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Fillmore New York at Irving Plaza
Nobody actually calls the club Fillmore New York, and the renovations that came with the name change are largely cosmetic, but this is still a great place to see big stars keeping a low profile (the White Stripes playing a late-night gig) and medium heavies like Lily Allen, on their way up to larger spaces. And from the parlor-lit lounge downstairs to the shadowy corners of the balconies, this pleasantly worn old ballroom whispers of New York’s rock past. 17 Irving Pl at 15th St (212-777-6800, irvingplaza.com).

Jazz Standard
The airy, multitiered floor plan of Jazz Standard’s performance room makes for splendid sight lines to match the sterling sound quality, and in keeping with the rib-sticking chow offered upstairs (at restaurateur Danny Meyer’s Blue Smoke barbecue joint), the jazz is often of the groovy, hard-swinging variety, featuring musicians such as pianist Gonzalo Rubalcaba and trumpeter Dave Douglas. Pianist Fred Hersch’s annual series of duets is a delight. 116 E 27th St between Park Ave South and Lexington Ave (212-576-2232, jazzstandard.com)


Metropolitan Room

Metropolitan Room
The Met Room has quickly established itself as the must-go-to venue for high-caliber nightclub singing that won’t bust your wallet. Regular performers range from rising musical-theater stars to established cabaret aces (including the leonine Baby Jane Dexter and the lacerating English songstress Barb Jungr), plus bona fide legends such as Tammy Grimes, Julie Wilson and Annie Ross. 34 W 22nd St between Fifth and Sixth Aves (212-206-0440, metropolitanroom.com)

Morgan Library & Museum
After undergoing a dramatic expansion in which Pritzker Prize-winning architect Renzo Piano fused the Morgan’s three landmark buildings and built yet more galleries underground, the library reopened its doors in spring 2006. Serving as both museum and research library, the impressive, light-filled space (glass walls in the main pavilion allow visitors to see more of the 1906 Charles McKim building and a naturally lit reading room tops the Madison Avenue structure) is home to an awe-inspiring collection of rare books, illuminated manuscripts, drawings and prints. Among the prized possessions are etchings and drawings by Rembrandt, Michelangelo and Leonardo da Vinci, Mary Shelley’s own copy of Frankenstein marked with notes and revisions, and one of the first printed copies of the Declaration of Independence.From May 20 until September 28, all three of the library’s Gutenberg Bibles will be displayed together. On more modern turf, the Morgan hosts a major exhibition of Philip Guston drawings from May 2 to August 31. 225 Madison Ave at 36th St (212-685-0008, morganlibrary.org). Tue–Thu 10:30am–5pm; Fri 10:30am–9pm; Sat 10am–6pm; Sun 11am–6pm. Admission $12; seniors, students and children 12–16 $8; children under 12 free.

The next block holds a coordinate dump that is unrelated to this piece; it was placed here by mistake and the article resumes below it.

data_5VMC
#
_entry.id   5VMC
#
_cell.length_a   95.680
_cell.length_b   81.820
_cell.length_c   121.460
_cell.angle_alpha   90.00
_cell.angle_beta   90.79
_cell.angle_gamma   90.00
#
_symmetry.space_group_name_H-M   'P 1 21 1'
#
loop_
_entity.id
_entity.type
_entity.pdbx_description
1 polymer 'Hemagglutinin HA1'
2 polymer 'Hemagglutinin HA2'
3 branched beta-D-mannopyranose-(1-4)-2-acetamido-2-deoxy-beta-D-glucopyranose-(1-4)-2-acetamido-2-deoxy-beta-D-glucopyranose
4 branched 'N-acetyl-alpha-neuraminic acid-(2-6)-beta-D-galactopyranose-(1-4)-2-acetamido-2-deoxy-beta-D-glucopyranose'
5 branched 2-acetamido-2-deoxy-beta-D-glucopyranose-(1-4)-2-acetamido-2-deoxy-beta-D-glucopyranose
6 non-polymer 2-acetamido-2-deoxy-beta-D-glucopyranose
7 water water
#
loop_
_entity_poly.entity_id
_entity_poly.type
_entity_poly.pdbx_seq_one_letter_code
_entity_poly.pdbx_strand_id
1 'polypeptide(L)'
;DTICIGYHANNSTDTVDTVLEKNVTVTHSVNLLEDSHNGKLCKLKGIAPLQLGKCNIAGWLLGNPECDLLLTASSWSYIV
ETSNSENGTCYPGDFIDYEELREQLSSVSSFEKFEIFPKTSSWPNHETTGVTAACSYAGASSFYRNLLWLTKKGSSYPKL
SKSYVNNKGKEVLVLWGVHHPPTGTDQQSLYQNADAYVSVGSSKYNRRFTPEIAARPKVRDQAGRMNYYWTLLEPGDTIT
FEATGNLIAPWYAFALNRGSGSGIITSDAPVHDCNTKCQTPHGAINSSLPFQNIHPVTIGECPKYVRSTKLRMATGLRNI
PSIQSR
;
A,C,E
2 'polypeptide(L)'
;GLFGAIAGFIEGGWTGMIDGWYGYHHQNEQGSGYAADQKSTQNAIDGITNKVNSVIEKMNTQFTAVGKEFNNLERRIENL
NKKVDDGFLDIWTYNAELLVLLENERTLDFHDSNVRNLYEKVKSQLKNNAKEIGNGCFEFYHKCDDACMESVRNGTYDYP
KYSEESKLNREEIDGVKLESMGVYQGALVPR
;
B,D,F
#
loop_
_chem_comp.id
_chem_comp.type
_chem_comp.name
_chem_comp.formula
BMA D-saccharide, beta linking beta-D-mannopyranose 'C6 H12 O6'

Morgan Library & Museum

Museum at FIT
The Fashion Institute of Technology houses one of the world’s most important collections of clothing and textiles (including around 50,000 garments and accessories), curated by the influential fashion historian Valerie Steele. As well as a selection from the permanent collection, temporary exhibitions focus on individual designers or the role fashion plays in society. The next show, Arbiters of Style: Women at the Forefront of Fashion (May 21–Nov 8) focuses on influential women in the fashion world (muses, editors, clients and models, as well as designers such as Coco Chanel and Elsa Schiaparelli) from the 18th century onward. Seventh Ave at 27th St (212-217-4558, fitnyc.edu). Tue–Fri noon–8pm; Sat 10am–5pm. Admission free.

Museum of Sex
Don’t expect too much titillation here; displays are devoted to historical documents and items—many of which were too risqué to be made public in their own time—that explore prostitution, burlesque, birth control, obscenity and fetishism. The museum also acquired an extensive collection of pornography from a retired Library of Congress curator, featuring thousands of items, including 8mm films, videos, blow-up dolls and other erotic paraphernalia. Two ongoing exhibitions, Sex in Design/Design in Sex and Action! Sex & the Moving Image, highlight erotic commercial design and the impact of sex on film, TV and the Internet, respectively. 233 Fifth Ave at 27th St (212-689-6337, museumofsex.org). Mon–Fri, Sun 11am–6:30pm; Sat 11am–8pm. Admission $14.50; students $13.50. Children under 18 not admitted.

Scandinavia House: The Nordic Center in America
You’ll find all things Nordic here, from the latest Finnish films to modern design by Marimekko and Iitala in the gift shop. From May 2 until August 15, the gallery focuses on contemporary Icelandic art, with works by 20 internationally known artists, and the lively cultural program includes concerts, lectures, readings and child-oriented events. Sample Scandi specialties from a menu designed by Aquavit’s Marcus Samuelsson at theAQ Café. 58 Park Ave between 37th and 38th Sts (212-879-9779, scandinaviahouse.org). Tue–Sat noon–6pm. Suggested donation $3; seniors, students $2.

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